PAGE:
2

Example:

"Roses and a dead body?" Anna wrinkled her fine nose. "I don't see the connection."

"And they came from Paris," I said. "How did it end up here?"

"Yeah. It's a six-hour drive. What kind of nut would travel that long to deliver flowers to a corpse?"

"Maybe the person was already here?"

Carl held up his palms. "Ladies, ladies, slow down. Let's look at the questions one by one."

There are three people in this scene: the narrator, Anna, and Carl. I wrote something like this a while back, but some readers complained that they couldn't tell who was talking in paragraph three (Anna) and four (narrator).

How should I format (e.g. by adding dialogue/action tags) those paragraphs to remove ambiguity and still keep them fast paced?

5

There's no hard-and-fast rule for how often to attribute dialogue, but the general goal is clarity. If readers are finding a section unclear, it should be reworked.

In this example, I'd just add a few more tags.

"Roses and a dead body?" Anna wrinkled her fine nose. "I don't see the connection."

"And they came from Paris," I said. "How did it end up here?"

She frowned. "Yeah. It's a six-hour drive. What kind of nut would travel that long to deliver flowers to a corpse?"

"Maybe the person was already here?" I suggested.

Carl held up his palms. "Ladies, ladies, slow down. Let's look at the questions one by one."

It feels awkward, I know. I think it's one of the reasons multi-person conversations are much rarer in fiction than in reality.

  • Oh good! Show don't tell. – Bookeater Aug 19 '15 at 11:02
  • Yep, this is right. Clarity is key. Brevity is nice to have, but clarity is crucial. I had a scene with over 6 people speaking. I ended up having one clearly "main" character provoking most of the action/saying most of the things, and I think two major supporting characters conversing "a lot". The rest of the characters only chimed in a line here or there. I found being careful of explicitly noting who spoke when I changed from one character to another, but particularly when I went from major to one of the least notable characters, seemed to work well. – Zwi Aug 21 '15 at 16:56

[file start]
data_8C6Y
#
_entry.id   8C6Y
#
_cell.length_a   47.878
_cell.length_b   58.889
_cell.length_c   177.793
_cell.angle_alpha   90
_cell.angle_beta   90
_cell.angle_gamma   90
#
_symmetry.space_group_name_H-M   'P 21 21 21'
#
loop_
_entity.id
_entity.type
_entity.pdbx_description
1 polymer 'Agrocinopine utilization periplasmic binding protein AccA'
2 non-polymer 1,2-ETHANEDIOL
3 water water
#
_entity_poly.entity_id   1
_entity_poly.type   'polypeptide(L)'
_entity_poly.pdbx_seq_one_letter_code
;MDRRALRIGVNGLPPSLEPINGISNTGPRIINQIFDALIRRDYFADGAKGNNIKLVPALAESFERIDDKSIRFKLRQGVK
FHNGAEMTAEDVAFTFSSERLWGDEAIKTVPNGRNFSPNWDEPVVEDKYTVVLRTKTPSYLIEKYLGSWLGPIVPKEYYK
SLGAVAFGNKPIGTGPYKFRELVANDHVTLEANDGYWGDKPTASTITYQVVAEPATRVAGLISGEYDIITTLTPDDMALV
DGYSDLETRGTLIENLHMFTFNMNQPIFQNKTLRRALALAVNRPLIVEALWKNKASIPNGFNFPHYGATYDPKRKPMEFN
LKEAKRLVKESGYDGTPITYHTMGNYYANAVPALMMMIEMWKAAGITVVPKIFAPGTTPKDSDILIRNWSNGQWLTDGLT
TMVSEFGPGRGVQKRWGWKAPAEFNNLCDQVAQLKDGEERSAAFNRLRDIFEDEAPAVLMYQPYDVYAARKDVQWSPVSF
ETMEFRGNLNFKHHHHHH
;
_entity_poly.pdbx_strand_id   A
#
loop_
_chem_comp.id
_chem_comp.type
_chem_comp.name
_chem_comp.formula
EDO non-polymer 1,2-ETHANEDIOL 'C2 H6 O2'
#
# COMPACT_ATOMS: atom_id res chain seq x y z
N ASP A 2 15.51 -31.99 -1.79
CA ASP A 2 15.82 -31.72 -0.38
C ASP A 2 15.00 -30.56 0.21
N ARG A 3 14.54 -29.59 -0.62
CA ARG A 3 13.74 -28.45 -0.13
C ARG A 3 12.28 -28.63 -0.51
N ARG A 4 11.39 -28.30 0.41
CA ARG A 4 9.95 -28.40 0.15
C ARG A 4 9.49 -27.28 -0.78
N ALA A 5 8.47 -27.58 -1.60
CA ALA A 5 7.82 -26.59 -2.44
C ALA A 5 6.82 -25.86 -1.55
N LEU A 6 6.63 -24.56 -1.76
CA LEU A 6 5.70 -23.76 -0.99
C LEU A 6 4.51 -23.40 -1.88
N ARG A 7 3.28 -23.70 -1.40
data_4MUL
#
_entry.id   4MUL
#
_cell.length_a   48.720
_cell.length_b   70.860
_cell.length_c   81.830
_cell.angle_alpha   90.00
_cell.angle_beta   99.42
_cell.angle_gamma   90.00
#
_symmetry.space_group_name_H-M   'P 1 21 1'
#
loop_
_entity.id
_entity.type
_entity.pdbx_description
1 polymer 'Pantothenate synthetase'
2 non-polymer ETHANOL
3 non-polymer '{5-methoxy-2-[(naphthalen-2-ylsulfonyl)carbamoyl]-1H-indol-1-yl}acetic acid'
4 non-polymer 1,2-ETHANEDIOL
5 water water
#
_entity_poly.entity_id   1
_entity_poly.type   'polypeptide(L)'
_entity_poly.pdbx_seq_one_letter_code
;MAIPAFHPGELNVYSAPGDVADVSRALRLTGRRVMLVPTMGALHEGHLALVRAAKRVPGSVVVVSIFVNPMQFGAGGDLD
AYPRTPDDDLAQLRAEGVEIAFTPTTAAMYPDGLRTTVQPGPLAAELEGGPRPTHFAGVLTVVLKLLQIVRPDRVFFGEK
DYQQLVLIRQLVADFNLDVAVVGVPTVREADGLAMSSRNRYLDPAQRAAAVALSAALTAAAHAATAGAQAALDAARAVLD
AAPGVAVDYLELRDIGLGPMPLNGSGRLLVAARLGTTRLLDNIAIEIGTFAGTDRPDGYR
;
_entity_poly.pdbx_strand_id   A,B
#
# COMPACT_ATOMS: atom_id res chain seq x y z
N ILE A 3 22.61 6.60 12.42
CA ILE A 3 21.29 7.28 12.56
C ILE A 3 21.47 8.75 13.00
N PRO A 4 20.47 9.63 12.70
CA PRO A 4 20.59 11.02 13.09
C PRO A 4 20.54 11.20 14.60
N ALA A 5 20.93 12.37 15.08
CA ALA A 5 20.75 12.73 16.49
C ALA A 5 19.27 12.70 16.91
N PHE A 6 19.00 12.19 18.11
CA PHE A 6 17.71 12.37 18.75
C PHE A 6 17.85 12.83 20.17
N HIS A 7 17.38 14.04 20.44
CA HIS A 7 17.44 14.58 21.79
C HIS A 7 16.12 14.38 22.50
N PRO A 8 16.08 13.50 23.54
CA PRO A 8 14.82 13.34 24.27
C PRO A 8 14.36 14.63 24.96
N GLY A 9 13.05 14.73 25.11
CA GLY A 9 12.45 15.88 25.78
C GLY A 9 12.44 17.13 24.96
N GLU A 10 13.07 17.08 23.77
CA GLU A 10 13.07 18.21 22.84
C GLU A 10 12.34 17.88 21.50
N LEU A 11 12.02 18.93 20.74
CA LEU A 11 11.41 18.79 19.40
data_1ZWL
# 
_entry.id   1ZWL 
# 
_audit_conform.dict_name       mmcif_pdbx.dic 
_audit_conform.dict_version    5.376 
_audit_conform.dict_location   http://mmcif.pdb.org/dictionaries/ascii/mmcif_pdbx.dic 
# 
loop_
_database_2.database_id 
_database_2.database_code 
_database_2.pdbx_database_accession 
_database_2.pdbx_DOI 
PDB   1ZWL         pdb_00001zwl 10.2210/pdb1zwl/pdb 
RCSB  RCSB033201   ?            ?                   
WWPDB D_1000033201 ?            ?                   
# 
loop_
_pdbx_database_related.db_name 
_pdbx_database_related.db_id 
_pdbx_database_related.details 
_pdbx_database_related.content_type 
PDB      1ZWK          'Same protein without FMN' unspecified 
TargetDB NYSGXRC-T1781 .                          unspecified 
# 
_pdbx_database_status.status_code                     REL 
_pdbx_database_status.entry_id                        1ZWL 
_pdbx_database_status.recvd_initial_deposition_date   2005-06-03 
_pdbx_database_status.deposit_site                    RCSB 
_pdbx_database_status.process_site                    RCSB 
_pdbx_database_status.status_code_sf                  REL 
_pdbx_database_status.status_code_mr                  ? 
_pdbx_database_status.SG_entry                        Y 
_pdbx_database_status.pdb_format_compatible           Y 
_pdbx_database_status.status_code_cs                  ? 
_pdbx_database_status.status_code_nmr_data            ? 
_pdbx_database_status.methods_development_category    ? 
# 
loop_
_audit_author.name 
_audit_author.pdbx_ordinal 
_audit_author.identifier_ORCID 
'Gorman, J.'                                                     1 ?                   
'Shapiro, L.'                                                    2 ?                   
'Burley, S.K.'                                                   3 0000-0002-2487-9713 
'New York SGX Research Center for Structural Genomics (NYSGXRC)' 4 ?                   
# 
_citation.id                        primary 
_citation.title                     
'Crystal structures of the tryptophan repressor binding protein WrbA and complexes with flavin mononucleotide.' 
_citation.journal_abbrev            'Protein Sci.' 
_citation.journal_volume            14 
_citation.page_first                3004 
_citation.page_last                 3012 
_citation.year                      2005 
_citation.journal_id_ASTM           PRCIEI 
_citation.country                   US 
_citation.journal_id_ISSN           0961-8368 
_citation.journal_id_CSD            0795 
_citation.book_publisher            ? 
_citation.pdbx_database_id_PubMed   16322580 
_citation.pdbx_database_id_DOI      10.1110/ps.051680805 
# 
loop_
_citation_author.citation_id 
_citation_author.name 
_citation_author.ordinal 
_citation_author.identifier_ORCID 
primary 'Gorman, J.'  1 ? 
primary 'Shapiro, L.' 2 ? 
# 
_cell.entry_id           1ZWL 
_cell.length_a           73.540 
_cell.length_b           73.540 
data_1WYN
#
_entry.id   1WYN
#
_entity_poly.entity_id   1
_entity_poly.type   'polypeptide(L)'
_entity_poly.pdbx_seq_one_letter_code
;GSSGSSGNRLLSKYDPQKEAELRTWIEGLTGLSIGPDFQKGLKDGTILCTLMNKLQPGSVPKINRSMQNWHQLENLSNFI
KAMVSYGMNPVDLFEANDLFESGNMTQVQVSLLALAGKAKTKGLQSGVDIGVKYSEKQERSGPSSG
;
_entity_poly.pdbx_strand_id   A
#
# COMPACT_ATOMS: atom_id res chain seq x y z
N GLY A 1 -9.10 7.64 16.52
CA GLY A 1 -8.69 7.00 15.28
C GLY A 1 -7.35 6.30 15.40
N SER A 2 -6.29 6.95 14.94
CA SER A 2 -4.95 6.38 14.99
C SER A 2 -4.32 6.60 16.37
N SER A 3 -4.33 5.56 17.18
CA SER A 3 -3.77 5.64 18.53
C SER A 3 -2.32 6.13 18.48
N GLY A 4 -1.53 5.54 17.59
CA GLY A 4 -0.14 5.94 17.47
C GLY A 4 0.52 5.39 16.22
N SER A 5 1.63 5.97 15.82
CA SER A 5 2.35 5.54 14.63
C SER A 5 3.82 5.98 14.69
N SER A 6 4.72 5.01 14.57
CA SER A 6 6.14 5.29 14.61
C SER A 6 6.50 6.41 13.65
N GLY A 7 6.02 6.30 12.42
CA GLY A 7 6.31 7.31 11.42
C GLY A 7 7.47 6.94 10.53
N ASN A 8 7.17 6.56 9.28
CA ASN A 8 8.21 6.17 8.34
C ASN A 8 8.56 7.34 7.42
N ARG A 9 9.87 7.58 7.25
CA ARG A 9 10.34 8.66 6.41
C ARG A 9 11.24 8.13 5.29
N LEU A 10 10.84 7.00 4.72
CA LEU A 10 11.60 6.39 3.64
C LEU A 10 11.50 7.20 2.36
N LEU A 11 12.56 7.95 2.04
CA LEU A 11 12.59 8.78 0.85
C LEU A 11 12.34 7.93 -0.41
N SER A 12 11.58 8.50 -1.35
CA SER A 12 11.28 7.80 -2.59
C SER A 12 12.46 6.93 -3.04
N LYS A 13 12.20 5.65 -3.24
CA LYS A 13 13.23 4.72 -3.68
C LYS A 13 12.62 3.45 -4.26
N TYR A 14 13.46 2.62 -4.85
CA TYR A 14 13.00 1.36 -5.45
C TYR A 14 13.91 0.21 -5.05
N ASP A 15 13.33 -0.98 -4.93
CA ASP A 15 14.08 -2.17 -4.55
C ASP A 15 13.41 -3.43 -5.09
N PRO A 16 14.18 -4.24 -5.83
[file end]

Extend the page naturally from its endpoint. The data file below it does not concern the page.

• In some cases, the reader seen infer at least some lines' speaker from the fact no-one else would say that, or no-one else would say it like that. Be on the lookout for such opportunities, or ways to design characters that create such opportunities. – J.G. Jun 14 '18 at 15:56
2

In a script this is easy as all dialogue is simply tagged. But that comes across rather artificial in a novel.

For this example I'd make it a bit more narrator-centric. Looking back and forth between Anna and Carl, observing and interpreting both gestures, facial expressions and spoken words. Reacting both to the conversation at hand and from the history, likes and dislikes this central person has with both participants.

Making all that explicit in small, casual bits should both make the whole conversation and the character's relations fall into place without hampering speed.

2

One thing that usually annoys me greatly in film is when there is a group dialogue and everybody is practically finishing each other's sentences without any pause. It's like one brain and 3 mouths rattling. The dialogue becomes unreal.

How about having two people talk interactively, until there is a transition to a third person (the camera pans).

Anna and I looked at each other.

"Roses and a dead body?" She wrinkled her fine nose. "I don't see the connection."

"And they came from Paris. How did they end up here?"

"Yeah. It's a six-hour drive. What kind of nut would travel that long to deliver flowers to a corpse?"

I agreed. "Maybe the person was already here?"

Carl held up his palms. "Ladies, ladies, slow down. Let's look at the questions one by one."

1

"Roses and a dead body?" Anna wrinkled her fine nose. "I don't see the connection."

"And they came from Paris," I said. "How did it end up here?"

Anna frowned, her lips a thin sickly line as she looked at the corpse. "Yeah. It's a six-hour drive. What kind of nut would travel that long to deliver flowers to a corpse?"

"Maybe the person was already here?" I asked, giving an suggestion to play on.

Carl held up his palms. "Ladies, ladies, slow down. Let's look at the questions one by one." He sighed and glanced at the corpse again.

  • Hi Csy, and welcome. Please note that we tend to prefer answers that explain why they are correct. Can you Edit this to elaborate on why you feel this is the best answer to the question as asked? Doing so would improve on it. Enjoy your stay! – a CVn Jun 14 '18 at 13:36

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